Nice article, thanks for posting it.
This is a discussion on Great common sense article of general carry within the Defensive Carry & Tactical Training forums, part of the Defensive Carry Discussions category; https://gunmagwarehouse.com/blog/whe...eid=7c3dc37f23 A little bit of reality (in my view) to mix in with all the "have to" commentary....
A little bit of reality (in my view) to mix in with all the "have to" commentary.
Well, I have said some of this here, before, and it has been met with incredulous responses...but I am not dissuaded from whole heartily agreeing with what he said.
“The everyday man who holsters a handgun for come-what-may eventualities cannot improve on a .44 Special revolver.” Skeeter Skelton
Good article. Thanks for the link.
"Stop being dangerous, and you become edible." William Aprill
Read back through the “Armed Citizen” columns of the NRA magazine from the 1960-70’s. Lots of accounts from widowed World War 2 veterans, who brought back a Luger from the war and kept it stashed in the bedroom night stand. They pass away and the day comes when the “un-trained/never fired a gun” widow now grabs the Luger in the middle of the night and successfully repels an intruder. I remember reading several of those accounts years ago.
"Must" have MMA, FoF, CQB training with certification to prove it!
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It's not that you need all that training (because as the old saying goes "Even a blind hog can find a acorn once in awhile") But the more advantages you have the better you are at finding them.
I see guns and training being the same. Buy a gun, do you need training? NO! But training will make your odds better if you ever need it. So how much training do you need? Only you can answer that question.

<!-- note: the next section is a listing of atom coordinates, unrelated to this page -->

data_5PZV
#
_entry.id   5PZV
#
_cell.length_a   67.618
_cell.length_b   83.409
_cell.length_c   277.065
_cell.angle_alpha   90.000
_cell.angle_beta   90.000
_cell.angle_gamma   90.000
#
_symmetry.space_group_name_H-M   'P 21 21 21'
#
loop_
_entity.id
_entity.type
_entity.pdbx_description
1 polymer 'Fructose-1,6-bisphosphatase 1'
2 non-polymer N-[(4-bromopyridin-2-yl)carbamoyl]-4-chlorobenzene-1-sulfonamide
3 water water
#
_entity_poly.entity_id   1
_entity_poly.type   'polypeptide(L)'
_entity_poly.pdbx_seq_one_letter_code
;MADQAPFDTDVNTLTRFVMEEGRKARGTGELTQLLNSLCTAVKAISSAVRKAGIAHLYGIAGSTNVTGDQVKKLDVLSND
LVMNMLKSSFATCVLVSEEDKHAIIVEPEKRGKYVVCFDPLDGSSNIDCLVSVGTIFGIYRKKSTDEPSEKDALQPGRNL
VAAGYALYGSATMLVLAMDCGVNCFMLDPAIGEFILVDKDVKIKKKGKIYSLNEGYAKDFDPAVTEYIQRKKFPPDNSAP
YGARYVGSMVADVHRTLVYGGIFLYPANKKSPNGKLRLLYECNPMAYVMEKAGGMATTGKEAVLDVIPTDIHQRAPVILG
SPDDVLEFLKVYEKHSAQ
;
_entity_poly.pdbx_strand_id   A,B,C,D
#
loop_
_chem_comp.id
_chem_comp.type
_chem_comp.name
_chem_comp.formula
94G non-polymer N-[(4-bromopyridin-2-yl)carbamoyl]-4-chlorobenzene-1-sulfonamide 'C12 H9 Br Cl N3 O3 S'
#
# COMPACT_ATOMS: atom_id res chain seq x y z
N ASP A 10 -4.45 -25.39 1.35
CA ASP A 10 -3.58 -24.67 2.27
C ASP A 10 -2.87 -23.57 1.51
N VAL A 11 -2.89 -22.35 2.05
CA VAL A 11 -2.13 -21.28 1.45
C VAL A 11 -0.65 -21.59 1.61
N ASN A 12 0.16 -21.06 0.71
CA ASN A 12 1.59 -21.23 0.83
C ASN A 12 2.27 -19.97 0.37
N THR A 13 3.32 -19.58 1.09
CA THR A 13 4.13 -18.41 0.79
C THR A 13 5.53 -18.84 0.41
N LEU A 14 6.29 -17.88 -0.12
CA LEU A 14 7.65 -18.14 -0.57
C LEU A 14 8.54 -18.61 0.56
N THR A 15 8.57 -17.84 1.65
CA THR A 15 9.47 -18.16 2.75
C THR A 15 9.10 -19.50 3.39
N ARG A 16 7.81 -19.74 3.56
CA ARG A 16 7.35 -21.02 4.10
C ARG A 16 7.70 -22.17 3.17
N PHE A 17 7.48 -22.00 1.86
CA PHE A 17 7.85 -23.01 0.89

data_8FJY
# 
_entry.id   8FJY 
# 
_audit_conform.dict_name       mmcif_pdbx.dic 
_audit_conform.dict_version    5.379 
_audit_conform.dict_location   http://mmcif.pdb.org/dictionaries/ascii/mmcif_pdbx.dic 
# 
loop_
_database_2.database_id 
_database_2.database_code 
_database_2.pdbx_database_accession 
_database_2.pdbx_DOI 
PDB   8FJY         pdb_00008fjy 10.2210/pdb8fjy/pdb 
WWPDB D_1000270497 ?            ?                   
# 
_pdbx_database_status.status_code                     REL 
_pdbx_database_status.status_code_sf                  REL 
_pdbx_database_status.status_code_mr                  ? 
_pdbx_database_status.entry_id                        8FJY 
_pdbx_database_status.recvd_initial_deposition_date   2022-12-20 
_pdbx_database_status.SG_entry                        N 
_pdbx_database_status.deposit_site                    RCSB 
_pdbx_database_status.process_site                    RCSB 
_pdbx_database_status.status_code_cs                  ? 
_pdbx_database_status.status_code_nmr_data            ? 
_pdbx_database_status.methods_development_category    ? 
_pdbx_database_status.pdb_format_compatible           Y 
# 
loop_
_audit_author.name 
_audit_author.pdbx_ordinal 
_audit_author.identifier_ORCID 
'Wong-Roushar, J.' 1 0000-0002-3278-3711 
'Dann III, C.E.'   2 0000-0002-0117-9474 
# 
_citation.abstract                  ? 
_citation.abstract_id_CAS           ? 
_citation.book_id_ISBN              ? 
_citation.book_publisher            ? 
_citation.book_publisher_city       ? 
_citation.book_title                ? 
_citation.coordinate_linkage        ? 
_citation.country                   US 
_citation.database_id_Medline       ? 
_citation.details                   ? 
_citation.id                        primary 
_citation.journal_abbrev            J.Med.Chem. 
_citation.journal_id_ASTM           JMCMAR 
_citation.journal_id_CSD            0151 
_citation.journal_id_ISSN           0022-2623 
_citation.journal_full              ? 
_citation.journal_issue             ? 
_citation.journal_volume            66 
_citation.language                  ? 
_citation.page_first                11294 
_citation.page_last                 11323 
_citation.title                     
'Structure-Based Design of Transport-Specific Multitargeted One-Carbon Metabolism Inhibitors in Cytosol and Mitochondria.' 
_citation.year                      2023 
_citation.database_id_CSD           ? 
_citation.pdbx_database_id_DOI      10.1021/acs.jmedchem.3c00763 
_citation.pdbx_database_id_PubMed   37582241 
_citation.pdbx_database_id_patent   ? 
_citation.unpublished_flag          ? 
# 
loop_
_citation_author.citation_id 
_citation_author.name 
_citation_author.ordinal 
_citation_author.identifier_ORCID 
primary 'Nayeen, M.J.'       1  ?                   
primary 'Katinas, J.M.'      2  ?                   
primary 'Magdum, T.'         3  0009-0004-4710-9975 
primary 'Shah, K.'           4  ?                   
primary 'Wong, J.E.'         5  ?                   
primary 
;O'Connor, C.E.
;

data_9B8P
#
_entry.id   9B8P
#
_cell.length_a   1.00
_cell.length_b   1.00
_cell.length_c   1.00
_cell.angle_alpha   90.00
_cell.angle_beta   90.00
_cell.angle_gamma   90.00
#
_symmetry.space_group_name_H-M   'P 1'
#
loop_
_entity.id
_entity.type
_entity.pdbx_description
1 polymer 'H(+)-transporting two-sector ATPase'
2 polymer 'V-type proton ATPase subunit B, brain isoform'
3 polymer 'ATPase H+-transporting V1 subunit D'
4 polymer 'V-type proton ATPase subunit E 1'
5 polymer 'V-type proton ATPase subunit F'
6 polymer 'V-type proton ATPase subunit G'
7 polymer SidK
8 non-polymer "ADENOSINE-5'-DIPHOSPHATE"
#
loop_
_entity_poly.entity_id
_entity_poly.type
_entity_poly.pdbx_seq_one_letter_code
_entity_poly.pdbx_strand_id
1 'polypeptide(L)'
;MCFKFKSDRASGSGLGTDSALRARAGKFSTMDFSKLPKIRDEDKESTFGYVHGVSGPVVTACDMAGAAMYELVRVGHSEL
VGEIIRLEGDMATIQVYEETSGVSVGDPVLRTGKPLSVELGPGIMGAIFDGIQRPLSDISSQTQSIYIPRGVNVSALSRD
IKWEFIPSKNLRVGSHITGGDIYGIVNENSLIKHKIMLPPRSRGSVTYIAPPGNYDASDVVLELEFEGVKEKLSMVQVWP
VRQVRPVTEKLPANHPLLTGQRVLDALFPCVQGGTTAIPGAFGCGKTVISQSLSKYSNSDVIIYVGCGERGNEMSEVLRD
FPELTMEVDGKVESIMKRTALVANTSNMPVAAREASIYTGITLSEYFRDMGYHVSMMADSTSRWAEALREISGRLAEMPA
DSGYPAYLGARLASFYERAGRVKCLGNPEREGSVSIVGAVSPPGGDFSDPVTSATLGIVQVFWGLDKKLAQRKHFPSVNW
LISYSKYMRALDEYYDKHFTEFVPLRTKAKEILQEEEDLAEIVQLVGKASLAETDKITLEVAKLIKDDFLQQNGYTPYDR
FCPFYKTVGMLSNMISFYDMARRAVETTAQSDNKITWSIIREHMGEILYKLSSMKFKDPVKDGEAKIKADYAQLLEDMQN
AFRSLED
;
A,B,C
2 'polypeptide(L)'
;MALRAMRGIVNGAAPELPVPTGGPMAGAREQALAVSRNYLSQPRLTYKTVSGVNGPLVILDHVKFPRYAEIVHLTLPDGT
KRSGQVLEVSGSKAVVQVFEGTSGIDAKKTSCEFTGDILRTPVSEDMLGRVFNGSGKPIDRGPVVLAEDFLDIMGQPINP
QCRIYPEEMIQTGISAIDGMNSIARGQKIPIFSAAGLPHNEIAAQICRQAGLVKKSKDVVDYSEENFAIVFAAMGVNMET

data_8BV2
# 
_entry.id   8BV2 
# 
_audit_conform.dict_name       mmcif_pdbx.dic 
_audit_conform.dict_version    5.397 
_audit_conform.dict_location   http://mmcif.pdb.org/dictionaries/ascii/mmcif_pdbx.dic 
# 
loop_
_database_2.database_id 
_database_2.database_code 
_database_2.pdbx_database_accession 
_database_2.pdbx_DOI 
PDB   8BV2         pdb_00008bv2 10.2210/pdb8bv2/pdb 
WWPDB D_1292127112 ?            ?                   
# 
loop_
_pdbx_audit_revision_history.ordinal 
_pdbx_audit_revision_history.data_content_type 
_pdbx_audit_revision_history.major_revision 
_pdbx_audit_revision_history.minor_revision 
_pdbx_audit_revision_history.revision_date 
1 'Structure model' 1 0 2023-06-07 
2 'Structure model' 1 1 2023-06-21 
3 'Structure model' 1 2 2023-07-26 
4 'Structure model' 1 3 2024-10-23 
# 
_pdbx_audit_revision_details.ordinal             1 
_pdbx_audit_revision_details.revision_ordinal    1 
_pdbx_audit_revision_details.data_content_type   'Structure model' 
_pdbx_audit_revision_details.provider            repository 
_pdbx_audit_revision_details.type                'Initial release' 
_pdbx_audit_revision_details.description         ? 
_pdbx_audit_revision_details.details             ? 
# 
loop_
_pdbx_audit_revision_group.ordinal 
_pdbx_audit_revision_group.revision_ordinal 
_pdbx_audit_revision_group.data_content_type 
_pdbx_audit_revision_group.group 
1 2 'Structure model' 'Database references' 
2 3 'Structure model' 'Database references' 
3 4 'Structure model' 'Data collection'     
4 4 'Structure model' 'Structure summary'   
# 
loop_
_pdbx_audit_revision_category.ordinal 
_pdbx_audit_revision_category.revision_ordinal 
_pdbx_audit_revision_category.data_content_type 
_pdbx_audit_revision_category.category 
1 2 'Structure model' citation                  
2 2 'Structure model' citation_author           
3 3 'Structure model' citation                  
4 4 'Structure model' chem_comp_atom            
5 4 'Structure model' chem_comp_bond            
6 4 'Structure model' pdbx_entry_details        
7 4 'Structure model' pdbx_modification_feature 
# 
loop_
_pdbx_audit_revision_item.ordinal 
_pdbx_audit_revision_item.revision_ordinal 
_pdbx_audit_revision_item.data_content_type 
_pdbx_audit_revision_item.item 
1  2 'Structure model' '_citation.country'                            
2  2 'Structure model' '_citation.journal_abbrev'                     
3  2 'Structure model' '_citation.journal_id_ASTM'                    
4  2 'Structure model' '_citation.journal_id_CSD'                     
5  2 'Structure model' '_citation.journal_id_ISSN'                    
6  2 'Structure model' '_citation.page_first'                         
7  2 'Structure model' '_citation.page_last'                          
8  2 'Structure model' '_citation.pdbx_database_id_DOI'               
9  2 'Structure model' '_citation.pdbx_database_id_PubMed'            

Anyone can buy woodworking tools and cut a board and cobble things together but with some training and betterment of skills you can make Master Pieces
Good article that gets down to the gist of it. I like the recognition (paraphrasing) that a bullet doesn't care who fired it. While it's intended to be a recognition of the ability of otherwise helpless people to defend themselves, I also see it as a great reminder of practicing gun safety - your gun is not loyal to you and will shoot you too if you misuse it.
Be careful of people who brag about who they are - a lion will never have to tell you who he's a lion.
I think we see dramatic change in the meaning and nature of what it takes to use a gun in self defense which has created a lot of this nonsense.
And, I have been in this thing long enough to notice trends over the years, and the big call for training didn’t start until the heights of the CC popularity.
There was a time when being good with a gun meant being able to hit what you aimed at..... but now it means something else, and the market has controlled that narrative, as to what it means.
I will concede that the advent of concealed carry has brought about some things that require a learning curb beyond home defense, like the basics of, how to conceal, drawing from a holster, reloads and reloading , etc.......
However, the basic premise of shooting itself has never really changed; hit what you are aiming for.
Truth be told, anyone who can read instructions and observe videos of demonstration can learn to perform things like FSP, firing from retention point shooting, moving and shooting, and pretty much anything that Sam or Suzy Citizen needs to be doing without the need of spending money on formal training. All that is required is a place to and time.
If you don’t have the time and place to practice these things, then it is a moot point to learn it anyway, as any skill you develop will deteriorate in short order.
Nothing wrong with taking formal training. Shooting with like minded people is fun, and, if you are new to the modern defensive carry scene, it would surely be informative.
" Blessed is that man, who when facing death, thinks only of his front sight.”
“ Looking around doesn’t cost you anything; and it’s a healthy habit”
I put more stock into these common sense articles regarding self defense training than I do the guys advocating or "demanding" that everyone be trained like they are going to be in the special forces.